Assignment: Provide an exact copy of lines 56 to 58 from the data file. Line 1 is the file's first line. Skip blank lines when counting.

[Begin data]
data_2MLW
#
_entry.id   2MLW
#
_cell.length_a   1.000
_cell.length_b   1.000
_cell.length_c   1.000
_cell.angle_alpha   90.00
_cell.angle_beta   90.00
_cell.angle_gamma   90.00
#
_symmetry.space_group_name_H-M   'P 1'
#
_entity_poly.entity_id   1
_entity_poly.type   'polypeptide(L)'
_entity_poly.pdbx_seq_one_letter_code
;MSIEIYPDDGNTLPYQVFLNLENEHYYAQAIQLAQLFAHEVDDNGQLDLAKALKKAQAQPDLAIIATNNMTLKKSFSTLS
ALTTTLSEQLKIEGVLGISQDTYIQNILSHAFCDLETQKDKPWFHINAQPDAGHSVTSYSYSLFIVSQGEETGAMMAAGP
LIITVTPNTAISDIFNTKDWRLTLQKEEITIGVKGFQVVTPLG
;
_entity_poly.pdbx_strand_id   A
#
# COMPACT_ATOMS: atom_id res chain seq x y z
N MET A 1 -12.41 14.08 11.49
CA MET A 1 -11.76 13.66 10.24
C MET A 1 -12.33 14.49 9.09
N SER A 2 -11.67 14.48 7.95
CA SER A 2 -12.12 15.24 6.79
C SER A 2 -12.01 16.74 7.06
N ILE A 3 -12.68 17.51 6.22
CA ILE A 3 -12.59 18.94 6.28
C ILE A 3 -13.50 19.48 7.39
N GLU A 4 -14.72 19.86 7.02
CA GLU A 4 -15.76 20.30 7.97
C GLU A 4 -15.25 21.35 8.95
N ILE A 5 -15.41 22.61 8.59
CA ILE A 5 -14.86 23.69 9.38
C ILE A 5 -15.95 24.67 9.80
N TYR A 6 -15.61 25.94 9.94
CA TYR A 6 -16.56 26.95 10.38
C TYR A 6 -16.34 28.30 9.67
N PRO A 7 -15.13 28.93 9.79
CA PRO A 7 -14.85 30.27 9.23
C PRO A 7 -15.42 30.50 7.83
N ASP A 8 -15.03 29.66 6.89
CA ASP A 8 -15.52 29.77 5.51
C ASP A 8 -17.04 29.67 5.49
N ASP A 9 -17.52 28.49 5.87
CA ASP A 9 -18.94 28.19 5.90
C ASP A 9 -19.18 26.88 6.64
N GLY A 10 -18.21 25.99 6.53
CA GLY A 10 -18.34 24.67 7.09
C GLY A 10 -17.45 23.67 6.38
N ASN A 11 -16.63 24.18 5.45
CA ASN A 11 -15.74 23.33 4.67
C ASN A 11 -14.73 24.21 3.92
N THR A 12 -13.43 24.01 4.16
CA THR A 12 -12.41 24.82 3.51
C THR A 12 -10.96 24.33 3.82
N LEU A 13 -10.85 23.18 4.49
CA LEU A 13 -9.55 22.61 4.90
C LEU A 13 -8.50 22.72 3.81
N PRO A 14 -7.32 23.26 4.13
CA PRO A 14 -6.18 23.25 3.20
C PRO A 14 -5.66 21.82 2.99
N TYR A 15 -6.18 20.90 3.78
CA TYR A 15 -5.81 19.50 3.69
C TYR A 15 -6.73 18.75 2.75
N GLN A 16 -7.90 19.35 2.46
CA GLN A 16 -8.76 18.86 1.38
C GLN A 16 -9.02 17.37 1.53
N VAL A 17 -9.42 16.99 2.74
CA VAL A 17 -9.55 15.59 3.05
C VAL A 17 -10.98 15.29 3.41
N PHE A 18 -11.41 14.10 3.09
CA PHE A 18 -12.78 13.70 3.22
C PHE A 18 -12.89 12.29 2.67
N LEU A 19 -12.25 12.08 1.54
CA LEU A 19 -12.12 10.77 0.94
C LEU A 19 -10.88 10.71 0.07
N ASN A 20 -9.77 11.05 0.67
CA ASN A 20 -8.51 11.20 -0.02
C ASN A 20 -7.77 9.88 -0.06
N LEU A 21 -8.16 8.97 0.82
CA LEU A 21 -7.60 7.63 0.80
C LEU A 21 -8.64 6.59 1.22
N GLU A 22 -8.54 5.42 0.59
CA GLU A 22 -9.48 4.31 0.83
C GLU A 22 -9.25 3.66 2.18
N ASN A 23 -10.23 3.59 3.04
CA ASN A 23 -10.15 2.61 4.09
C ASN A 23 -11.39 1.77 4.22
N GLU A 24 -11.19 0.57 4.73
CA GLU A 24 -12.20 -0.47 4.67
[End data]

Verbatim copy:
C ASN A 11 -14.73 24.21 3.92
N THR A 12 -13.43 24.01 4.16
CA THR A 12 -12.41 24.82 3.51